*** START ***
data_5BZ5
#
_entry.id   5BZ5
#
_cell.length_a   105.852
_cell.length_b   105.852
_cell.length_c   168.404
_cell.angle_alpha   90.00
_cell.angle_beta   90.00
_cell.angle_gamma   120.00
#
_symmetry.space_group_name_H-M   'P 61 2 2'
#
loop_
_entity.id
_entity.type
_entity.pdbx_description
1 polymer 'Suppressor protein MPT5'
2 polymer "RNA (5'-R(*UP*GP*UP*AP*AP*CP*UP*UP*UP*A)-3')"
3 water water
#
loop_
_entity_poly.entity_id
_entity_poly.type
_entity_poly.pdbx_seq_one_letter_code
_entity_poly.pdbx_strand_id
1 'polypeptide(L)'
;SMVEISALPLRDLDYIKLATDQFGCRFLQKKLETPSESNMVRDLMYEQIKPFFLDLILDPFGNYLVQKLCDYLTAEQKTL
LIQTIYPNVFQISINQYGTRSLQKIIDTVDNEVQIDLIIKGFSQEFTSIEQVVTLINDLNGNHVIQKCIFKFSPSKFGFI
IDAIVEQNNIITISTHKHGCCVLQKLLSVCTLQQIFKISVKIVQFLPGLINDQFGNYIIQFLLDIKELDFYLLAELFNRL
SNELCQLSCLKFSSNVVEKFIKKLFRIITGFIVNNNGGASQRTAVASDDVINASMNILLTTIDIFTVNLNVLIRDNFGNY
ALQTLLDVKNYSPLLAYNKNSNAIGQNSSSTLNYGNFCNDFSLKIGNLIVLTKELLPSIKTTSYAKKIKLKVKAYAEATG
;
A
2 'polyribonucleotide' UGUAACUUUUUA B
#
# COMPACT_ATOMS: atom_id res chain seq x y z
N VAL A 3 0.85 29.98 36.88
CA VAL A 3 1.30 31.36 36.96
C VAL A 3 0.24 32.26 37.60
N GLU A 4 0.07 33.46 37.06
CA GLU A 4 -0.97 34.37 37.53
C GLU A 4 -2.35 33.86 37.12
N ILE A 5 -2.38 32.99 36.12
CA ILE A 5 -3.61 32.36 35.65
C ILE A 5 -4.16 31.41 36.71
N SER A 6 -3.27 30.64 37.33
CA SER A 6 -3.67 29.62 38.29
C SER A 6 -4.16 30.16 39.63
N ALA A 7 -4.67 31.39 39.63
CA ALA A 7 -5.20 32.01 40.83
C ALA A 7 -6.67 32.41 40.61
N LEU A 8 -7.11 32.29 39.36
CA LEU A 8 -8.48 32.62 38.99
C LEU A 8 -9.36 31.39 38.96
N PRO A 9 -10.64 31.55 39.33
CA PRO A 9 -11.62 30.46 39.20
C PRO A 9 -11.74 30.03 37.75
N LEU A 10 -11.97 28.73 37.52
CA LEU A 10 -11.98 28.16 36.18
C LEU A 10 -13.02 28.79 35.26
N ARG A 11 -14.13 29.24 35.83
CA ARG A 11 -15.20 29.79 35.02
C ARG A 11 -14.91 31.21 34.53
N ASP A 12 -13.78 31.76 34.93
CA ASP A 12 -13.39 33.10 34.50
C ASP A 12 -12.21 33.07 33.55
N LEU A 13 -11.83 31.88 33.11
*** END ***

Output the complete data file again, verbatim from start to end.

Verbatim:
data_5BZ5
#
_entry.id   5BZ5
#
_cell.length_a   105.852
_cell.length_b   105.852
_cell.length_c   168.404
_cell.angle_alpha   90.00
_cell.angle_beta   90.00
_cell.angle_gamma   120.00
#
_symmetry.space_group_name_H-M   'P 61 2 2'
#
loop_
_entity.id
_entity.type
_entity.pdbx_description
1 polymer 'Suppressor protein MPT5'
2 polymer "RNA (5'-R(*UP*GP*UP*AP*AP*CP*UP*UP*UP*A)-3')"
3 water water
#
loop_
_entity_poly.entity_id
_entity_poly.type
_entity_poly.pdbx_seq_one_letter_code
_entity_poly.pdbx_strand_id
1 'polypeptide(L)'
;SMVEISALPLRDLDYIKLATDQFGCRFLQKKLETPSESNMVRDLMYEQIKPFFLDLILDPFGNYLVQKLCDYLTAEQKTL
LIQTIYPNVFQISINQYGTRSLQKIIDTVDNEVQIDLIIKGFSQEFTSIEQVVTLINDLNGNHVIQKCIFKFSPSKFGFI
IDAIVEQNNIITISTHKHGCCVLQKLLSVCTLQQIFKISVKIVQFLPGLINDQFGNYIIQFLLDIKELDFYLLAELFNRL
SNELCQLSCLKFSSNVVEKFIKKLFRIITGFIVNNNGGASQRTAVASDDVINASMNILLTTIDIFTVNLNVLIRDNFGNY
ALQTLLDVKNYSPLLAYNKNSNAIGQNSSSTLNYGNFCNDFSLKIGNLIVLTKELLPSIKTTSYAKKIKLKVKAYAEATG
;
A
2 'polyribonucleotide' UGUAACUUUUUA B
#
# COMPACT_ATOMS: atom_id res chain seq x y z
N VAL A 3 0.85 29.98 36.88
CA VAL A 3 1.30 31.36 36.96
C VAL A 3 0.24 32.26 37.60
N GLU A 4 0.07 33.46 37.06
CA GLU A 4 -0.97 34.37 37.53
C GLU A 4 -2.35 33.86 37.12
N ILE A 5 -2.38 32.99 36.12
CA ILE A 5 -3.61 32.36 35.65
C ILE A 5 -4.16 31.41 36.71
N SER A 6 -3.27 30.64 37.33
CA SER A 6 -3.67 29.62 38.29
C SER A 6 -4.16 30.16 39.63
N ALA A 7 -4.67 31.39 39.63
CA ALA A 7 -5.20 32.01 40.83
C ALA A 7 -6.67 32.41 40.61
N LEU A 8 -7.11 32.29 39.36
CA LEU A 8 -8.48 32.62 38.99
C LEU A 8 -9.36 31.39 38.96
N PRO A 9 -10.64 31.55 39.33
CA PRO A 9 -11.62 30.46 39.20
C PRO A 9 -11.74 30.03 37.75
N LEU A 10 -11.97 28.73 37.52
CA LEU A 10 -11.98 28.16 36.18
C LEU A 10 -13.02 28.79 35.26
N ARG A 11 -14.13 29.24 35.83
CA ARG A 11 -15.20 29.79 35.02
C ARG A 11 -14.91 31.21 34.53
N ASP A 12 -13.78 31.76 34.93
CA ASP A 12 -13.39 33.10 34.50
C ASP A 12 -12.21 33.07 33.55
N LEU A 13 -11.83 31.88 33.11